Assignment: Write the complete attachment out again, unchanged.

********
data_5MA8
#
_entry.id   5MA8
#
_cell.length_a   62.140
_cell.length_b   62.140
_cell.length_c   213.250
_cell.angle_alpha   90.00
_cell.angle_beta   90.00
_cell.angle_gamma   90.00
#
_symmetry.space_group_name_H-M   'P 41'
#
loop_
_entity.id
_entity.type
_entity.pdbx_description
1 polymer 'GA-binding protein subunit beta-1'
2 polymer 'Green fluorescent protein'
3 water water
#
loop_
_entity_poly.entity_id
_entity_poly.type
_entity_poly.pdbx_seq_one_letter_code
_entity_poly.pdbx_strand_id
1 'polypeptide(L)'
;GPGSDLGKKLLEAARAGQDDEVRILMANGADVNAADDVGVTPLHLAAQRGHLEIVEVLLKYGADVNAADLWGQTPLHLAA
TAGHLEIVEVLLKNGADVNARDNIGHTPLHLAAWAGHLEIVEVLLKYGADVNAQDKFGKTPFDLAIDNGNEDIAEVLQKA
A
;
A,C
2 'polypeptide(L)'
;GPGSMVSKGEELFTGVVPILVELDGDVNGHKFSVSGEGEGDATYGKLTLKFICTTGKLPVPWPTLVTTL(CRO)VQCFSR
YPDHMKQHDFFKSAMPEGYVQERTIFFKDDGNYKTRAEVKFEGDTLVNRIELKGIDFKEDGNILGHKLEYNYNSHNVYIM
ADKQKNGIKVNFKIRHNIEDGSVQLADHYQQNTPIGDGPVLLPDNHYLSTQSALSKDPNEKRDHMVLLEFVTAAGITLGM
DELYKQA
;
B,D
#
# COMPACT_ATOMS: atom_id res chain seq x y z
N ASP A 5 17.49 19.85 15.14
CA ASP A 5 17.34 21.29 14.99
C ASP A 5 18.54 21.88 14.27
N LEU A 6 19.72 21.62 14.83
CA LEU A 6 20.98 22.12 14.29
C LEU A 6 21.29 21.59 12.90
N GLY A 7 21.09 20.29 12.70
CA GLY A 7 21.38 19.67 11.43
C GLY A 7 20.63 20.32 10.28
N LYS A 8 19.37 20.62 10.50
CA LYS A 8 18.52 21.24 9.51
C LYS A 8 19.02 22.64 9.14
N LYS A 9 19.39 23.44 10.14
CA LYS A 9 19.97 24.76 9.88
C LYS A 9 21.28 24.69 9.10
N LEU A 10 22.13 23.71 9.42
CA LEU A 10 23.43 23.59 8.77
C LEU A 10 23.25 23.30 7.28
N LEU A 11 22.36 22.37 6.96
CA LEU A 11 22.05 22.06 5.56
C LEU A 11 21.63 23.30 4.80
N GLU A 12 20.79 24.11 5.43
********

data_5MA8
#
_entry.id   5MA8
#
_cell.length_a   62.140
_cell.length_b   62.140
_cell.length_c   213.250
_cell.angle_alpha   90.00
_cell.angle_beta   90.00
_cell.angle_gamma   90.00
#
_symmetry.space_group_name_H-M   'P 41'
#
loop_
_entity.id
_entity.type
_entity.pdbx_description
1 polymer 'GA-binding protein subunit beta-1'
2 polymer 'Green fluorescent protein'
3 water water
#
loop_
_entity_poly.entity_id
_entity_poly.type
_entity_poly.pdbx_seq_one_letter_code
_entity_poly.pdbx_strand_id
1 'polypeptide(L)'
;GPGSDLGKKLLEAARAGQDDEVRILMANGADVNAADDVGVTPLHLAAQRGHLEIVEVLLKYGADVNAADLWGQTPLHLAA
TAGHLEIVEVLLKNGADVNARDNIGHTPLHLAAWAGHLEIVEVLLKYGADVNAQDKFGKTPFDLAIDNGNEDIAEVLQKA
A
;
A,C
2 'polypeptide(L)'
;GPGSMVSKGEELFTGVVPILVELDGDVNGHKFSVSGEGEGDATYGKLTLKFICTTGKLPVPWPTLVTTL(CRO)VQCFSR
YPDHMKQHDFFKSAMPEGYVQERTIFFKDDGNYKTRAEVKFEGDTLVNRIELKGIDFKEDGNILGHKLEYNYNSHNVYIM
ADKQKNGIKVNFKIRHNIEDGSVQLADHYQQNTPIGDGPVLLPDNHYLSTQSALSKDPNEKRDHMVLLEFVTAAGITLGM
DELYKQA
;
B,D
#
# COMPACT_ATOMS: atom_id res chain seq x y z
N ASP A 5 17.49 19.85 15.14
CA ASP A 5 17.34 21.29 14.99
C ASP A 5 18.54 21.88 14.27
N LEU A 6 19.72 21.62 14.83
CA LEU A 6 20.98 22.12 14.29
C LEU A 6 21.29 21.59 12.90
N GLY A 7 21.09 20.29 12.70
CA GLY A 7 21.38 19.67 11.43
C GLY A 7 20.63 20.32 10.28
N LYS A 8 19.37 20.62 10.50
CA LYS A 8 18.52 21.24 9.51
C LYS A 8 19.02 22.64 9.14
N LYS A 9 19.39 23.44 10.14
CA LYS A 9 19.97 24.76 9.88
C LYS A 9 21.28 24.69 9.10
N LEU A 10 22.13 23.71 9.42
CA LEU A 10 23.43 23.59 8.77
C LEU A 10 23.25 23.30 7.28
N LEU A 11 22.36 22.37 6.96
CA LEU A 11 22.05 22.06 5.56
C LEU A 11 21.63 23.30 4.80
N GLU A 12 20.79 24.11 5.43